Next, you want to think about leaving on a good note, so whether you're in SaaS, hospitality, travel or retail, many companies are losing customers right now. We are in a period of time where brand loyalty might be almost completely out the window because we've moved more to an eCommerce digital shopping environment and we have so many options in front of us. There are ads for days. Why not choose another brand? We're curious. That loyalty is thin.

While seeing a customer leave might hurt now more than ever, it's crucial that you're handling this step of your customers' lifecycle with grace and empathy. If you lose a customer, you want to optimize your cancellation confirmation emails. You never want your customers to leave with a bad taste in their mouth so ensure your cancellation confirmation emails are friendly, thoughtful, and offer opportunities for your customer to get in touch with you. You want to give your customers the chance to let you know why they're leaving.

Feedback, having good insights into cancellation reasons is the first step to successful win-back campaigns. Are your customers leaving because of budget cuts caused by COVID? Are they leaving because your product didn't meet their needs? Knowing this will heavily impact future reactivation campaigns and it provides that feedback loop that you need. This is another example of being thoughtful and caring about your customers. It’s not just like, “Sorry to see you go,” but you're saying, “I’d love to have your feedback because it would be great to improve our brand.”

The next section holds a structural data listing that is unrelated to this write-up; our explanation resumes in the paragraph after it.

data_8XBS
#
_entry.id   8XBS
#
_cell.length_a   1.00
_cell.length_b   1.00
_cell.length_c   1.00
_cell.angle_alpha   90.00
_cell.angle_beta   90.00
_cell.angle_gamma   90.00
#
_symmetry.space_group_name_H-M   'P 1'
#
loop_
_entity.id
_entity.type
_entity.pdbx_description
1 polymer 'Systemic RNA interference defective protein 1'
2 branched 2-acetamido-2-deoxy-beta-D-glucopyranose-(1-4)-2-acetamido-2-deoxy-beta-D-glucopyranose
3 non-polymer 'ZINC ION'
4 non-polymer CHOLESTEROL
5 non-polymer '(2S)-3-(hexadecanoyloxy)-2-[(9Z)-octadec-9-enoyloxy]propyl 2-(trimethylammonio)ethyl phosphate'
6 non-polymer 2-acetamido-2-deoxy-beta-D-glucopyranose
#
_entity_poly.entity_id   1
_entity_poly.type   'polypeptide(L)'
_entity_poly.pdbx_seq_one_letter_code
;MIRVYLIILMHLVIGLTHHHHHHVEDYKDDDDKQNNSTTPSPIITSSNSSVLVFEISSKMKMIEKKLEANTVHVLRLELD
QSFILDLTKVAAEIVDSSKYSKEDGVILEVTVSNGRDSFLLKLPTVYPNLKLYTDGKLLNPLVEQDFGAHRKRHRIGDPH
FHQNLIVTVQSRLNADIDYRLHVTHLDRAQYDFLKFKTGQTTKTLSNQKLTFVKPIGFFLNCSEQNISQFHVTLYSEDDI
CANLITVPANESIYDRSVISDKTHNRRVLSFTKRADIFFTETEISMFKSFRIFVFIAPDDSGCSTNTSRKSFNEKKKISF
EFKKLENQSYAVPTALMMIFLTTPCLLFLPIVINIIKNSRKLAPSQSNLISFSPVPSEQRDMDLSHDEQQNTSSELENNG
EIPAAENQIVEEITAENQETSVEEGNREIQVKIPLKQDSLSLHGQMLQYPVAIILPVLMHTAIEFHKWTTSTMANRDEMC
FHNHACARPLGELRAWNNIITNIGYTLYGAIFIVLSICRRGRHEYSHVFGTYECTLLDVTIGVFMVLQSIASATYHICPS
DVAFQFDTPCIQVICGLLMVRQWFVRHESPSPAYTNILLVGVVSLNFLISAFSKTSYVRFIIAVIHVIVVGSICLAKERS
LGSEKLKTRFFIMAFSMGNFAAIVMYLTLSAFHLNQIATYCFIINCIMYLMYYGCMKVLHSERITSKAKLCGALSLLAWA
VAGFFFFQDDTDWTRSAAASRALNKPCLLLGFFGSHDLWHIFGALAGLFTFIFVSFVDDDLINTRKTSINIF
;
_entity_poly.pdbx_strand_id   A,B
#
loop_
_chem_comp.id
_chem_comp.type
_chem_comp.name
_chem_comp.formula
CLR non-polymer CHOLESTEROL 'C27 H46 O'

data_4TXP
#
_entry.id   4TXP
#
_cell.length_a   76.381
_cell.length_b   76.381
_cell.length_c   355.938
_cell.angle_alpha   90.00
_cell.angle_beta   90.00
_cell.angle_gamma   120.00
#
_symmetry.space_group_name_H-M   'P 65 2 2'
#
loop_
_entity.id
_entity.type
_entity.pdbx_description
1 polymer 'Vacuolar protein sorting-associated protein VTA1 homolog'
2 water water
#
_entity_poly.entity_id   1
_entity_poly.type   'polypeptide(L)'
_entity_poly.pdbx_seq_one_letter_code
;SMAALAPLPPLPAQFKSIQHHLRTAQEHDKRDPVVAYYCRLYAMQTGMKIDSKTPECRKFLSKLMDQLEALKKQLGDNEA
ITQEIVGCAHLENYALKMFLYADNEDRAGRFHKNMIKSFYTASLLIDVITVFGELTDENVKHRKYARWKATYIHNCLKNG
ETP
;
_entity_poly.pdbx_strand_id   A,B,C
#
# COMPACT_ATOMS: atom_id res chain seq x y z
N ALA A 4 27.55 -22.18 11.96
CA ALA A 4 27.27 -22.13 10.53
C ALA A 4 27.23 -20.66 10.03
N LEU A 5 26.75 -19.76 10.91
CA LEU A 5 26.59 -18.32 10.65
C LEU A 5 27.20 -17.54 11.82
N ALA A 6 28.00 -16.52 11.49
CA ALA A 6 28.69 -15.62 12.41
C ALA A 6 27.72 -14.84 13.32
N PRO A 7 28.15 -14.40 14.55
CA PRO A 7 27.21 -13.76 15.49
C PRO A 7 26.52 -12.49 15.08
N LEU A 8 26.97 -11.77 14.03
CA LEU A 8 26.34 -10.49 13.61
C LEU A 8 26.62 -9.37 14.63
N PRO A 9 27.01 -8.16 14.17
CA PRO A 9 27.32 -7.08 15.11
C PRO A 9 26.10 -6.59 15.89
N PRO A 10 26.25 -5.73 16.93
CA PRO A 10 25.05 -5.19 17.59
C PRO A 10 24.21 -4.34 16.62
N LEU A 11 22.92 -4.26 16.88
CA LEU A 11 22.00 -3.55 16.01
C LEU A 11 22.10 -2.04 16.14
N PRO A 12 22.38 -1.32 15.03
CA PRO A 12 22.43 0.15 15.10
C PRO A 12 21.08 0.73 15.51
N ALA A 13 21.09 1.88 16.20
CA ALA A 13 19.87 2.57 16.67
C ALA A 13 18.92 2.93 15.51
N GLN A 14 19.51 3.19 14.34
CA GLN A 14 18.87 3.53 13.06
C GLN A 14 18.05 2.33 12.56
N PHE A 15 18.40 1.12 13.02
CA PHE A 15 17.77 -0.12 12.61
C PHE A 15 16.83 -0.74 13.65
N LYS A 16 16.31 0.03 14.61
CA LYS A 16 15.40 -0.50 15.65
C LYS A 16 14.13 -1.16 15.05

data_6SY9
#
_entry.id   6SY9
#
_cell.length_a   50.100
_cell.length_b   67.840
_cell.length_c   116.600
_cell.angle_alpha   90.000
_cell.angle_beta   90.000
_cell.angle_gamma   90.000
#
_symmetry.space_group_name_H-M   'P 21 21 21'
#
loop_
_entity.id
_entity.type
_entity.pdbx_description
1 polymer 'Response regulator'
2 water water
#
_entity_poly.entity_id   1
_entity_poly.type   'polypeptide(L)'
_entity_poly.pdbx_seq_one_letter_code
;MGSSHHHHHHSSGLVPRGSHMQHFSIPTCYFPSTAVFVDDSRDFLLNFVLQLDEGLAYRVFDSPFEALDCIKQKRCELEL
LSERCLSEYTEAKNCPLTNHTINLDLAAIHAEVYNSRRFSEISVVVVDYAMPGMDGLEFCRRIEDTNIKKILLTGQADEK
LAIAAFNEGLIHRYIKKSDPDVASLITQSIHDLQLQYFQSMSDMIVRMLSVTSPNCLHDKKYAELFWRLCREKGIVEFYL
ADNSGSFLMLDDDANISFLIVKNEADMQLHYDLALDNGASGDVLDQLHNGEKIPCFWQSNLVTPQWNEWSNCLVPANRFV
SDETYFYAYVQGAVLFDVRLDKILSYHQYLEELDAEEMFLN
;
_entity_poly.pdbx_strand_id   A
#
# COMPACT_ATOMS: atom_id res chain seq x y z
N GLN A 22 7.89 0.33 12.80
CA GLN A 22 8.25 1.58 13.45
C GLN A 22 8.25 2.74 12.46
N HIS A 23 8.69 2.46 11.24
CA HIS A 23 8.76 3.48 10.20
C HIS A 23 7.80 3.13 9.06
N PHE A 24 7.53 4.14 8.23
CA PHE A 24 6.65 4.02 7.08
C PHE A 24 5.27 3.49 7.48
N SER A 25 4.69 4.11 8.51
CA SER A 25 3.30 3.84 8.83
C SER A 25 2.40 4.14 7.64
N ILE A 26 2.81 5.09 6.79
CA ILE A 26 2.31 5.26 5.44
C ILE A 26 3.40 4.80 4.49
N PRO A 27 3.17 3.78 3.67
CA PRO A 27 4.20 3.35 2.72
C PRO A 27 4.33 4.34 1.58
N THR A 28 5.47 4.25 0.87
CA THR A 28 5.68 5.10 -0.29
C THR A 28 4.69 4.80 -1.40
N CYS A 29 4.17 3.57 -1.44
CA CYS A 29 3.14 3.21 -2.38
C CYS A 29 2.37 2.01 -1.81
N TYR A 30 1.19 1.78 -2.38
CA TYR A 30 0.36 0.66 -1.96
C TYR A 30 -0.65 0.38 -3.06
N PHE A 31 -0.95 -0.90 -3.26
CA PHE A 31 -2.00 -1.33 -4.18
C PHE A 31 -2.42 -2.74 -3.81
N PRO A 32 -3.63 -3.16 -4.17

CWEG 22 | Customer Retention

 

Lastly, think about how to bring lapsed customers back when the time comes. Here's the good news. Some of the customers that turn will come back and you've got to have a plan for turning churn customers into active buyers again. When the time comes, having a strategy already in place to bring back your customers in a thoughtful, compassionate way, gives you a chance to quickly ramp up your business again with them providing a good cushion with your retention and activation goals.